Recently I listened to a TED talk by Rachel Wurzman entitled: "How isolation fuels opioid addiction." She discribes her experience of having tics [Tourettes Disorder] that she calls "unvoluntary." Dr. Wurzman experiences her involuntary tics as unvoluntary meaning that she feels like she is doing the tic movement and not an external force. However, Dr. Wurzman recognizes that her tics are not related to her conscious intentions or attention. Dr. Wurzman then makes the point that we all have things that we do in healthy ways and other things that are not healthy and this can help us to understand what others are experiencing, including those with tic disorders and addiction. So, why is it important that we can understand each other? Dr. Wurzman goes on to talk about the opioid epidemic and it's connection to being lonely. She states that this epidemic is killing 91 people every day and it is getting worse. Dr. Wurzman understands that addiction is a medical, neurobiological problem and yet she feels that we can help people with addictions by changing how we respond to them. To change how we respond to people with addictions she feels that it is helpful if we understand how and why our brains cause behaviors like urges to use substances. Dr. Wurzman's research suggests that loneliness may be reinforcing the brains of addicts to seek comfort from substances as their striatum's are seeking things that have most frequently been associated with reducing their feelings of loneliness. These responses [seeking things] are like they are on autopilot, so that when there is a stimulus there is then a very rapid and automatic response from their brains.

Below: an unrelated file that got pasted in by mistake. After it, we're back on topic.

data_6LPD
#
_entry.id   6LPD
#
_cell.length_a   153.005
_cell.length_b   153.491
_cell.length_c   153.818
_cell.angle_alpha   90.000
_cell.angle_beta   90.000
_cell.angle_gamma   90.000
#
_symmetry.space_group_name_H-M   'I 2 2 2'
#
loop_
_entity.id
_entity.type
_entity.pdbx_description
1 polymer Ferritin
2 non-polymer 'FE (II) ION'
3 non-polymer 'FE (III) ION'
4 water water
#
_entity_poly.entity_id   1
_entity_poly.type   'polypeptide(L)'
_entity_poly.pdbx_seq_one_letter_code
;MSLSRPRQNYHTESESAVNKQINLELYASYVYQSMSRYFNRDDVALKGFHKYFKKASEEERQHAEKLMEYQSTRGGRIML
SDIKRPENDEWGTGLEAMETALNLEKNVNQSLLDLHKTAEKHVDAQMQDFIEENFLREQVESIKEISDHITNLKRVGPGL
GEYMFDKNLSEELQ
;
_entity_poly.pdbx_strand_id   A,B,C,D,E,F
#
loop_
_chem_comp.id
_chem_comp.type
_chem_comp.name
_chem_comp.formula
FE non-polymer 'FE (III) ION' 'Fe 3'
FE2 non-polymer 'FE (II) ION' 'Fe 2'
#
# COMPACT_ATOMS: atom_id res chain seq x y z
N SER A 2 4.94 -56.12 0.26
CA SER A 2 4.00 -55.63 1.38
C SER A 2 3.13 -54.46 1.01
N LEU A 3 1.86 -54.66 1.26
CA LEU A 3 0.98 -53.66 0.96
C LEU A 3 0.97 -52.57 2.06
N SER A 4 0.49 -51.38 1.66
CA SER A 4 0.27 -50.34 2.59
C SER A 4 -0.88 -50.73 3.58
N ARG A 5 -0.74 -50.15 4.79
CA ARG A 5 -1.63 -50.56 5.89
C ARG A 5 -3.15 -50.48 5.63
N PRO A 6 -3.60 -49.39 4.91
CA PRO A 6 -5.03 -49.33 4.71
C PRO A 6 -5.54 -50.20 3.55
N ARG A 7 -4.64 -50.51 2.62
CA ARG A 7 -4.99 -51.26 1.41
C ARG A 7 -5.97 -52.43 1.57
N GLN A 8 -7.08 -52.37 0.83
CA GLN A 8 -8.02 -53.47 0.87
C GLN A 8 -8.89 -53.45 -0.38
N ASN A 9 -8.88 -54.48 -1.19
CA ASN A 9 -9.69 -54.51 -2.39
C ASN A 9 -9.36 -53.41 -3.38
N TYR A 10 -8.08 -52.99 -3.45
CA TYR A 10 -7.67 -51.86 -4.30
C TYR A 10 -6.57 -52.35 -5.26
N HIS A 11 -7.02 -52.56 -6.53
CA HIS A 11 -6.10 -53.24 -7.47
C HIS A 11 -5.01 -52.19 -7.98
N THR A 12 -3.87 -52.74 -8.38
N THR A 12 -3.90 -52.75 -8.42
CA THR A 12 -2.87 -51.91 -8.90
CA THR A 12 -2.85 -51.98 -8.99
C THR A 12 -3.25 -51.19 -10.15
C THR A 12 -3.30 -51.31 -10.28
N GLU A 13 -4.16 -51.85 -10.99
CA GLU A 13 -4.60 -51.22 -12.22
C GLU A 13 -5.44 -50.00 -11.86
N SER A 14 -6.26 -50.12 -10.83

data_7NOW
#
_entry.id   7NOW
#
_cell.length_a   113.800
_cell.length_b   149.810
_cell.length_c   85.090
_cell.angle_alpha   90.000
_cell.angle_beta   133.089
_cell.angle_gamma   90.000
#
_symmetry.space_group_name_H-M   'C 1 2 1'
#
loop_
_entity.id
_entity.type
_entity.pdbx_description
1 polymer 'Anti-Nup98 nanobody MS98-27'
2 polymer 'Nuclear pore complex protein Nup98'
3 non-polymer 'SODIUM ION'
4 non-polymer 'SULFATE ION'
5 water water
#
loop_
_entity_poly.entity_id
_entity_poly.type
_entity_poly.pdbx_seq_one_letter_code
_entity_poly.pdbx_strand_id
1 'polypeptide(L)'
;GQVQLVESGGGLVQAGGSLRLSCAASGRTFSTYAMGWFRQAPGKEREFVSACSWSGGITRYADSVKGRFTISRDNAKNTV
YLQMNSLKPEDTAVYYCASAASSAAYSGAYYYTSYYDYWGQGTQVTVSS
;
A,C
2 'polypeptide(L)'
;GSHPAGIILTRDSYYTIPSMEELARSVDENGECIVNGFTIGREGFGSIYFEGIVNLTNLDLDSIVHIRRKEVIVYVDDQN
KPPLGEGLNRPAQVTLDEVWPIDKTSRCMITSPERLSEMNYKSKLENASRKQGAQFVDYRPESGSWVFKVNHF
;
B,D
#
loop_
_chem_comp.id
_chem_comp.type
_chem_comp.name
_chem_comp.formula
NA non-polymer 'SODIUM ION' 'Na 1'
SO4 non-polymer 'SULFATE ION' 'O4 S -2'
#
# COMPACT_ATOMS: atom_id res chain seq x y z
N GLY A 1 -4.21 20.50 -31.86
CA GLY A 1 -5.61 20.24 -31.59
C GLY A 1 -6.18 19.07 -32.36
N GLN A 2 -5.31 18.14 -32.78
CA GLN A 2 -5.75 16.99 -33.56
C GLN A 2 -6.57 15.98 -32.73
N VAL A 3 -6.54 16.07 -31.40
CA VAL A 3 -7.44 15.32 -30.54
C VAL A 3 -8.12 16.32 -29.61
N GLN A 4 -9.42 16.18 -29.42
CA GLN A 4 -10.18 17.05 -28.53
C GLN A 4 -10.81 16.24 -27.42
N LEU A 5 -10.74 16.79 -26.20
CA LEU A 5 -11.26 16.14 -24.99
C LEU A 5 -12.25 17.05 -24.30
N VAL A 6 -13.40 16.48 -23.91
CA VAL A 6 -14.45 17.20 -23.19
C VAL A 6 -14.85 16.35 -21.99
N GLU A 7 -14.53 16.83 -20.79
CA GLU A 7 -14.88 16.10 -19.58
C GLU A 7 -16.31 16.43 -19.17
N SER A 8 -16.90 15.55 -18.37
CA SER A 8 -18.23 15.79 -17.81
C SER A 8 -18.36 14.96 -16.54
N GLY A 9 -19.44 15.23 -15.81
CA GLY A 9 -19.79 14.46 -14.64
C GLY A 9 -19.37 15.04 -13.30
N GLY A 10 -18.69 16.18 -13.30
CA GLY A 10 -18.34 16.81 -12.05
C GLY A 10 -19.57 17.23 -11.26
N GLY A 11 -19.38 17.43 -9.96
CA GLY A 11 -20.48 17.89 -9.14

Importantly, according to Dr. Wurzman, feeling socially connected to others is part of what the striatum does. The experience of feeling pleasure in social interactions is modulated by opioid receptors in the striatum. If some one is experiencing intense loneliness the opioid receptors are sensitized so that anything that reduces this sense of loneliness, such as taking opioids, is intensely and very rapidly sought. Therefore, loneliness may keep people addicted and social connections may help people not be addicted. However, those social connections need to be strong enough to convince the striatum that it is safe to let go of the immediate and reliable relief that taking opioids [and other drugs] represents. Dr. Wurzman also believes that to establish powerful social connections, it is better to connect with each other not focused on one aspect of ourselves/others [like addictive behavors] but recognize how we all have unvoluntary or automatic type behaviors. This helps us to realize that we are connected to people who happen to have different unvoluntary or automatic type behaviors. 

After listening to Dr. Wurzman, I wondered about a connection between the social isolation experiences of people with addictions and those who suffer from Post Traumatic Stress Disorder [PTSD]. If so, then does the isolation theory apply to people who have PTSD? And how would this influence treatment of PTSD?

What do you think?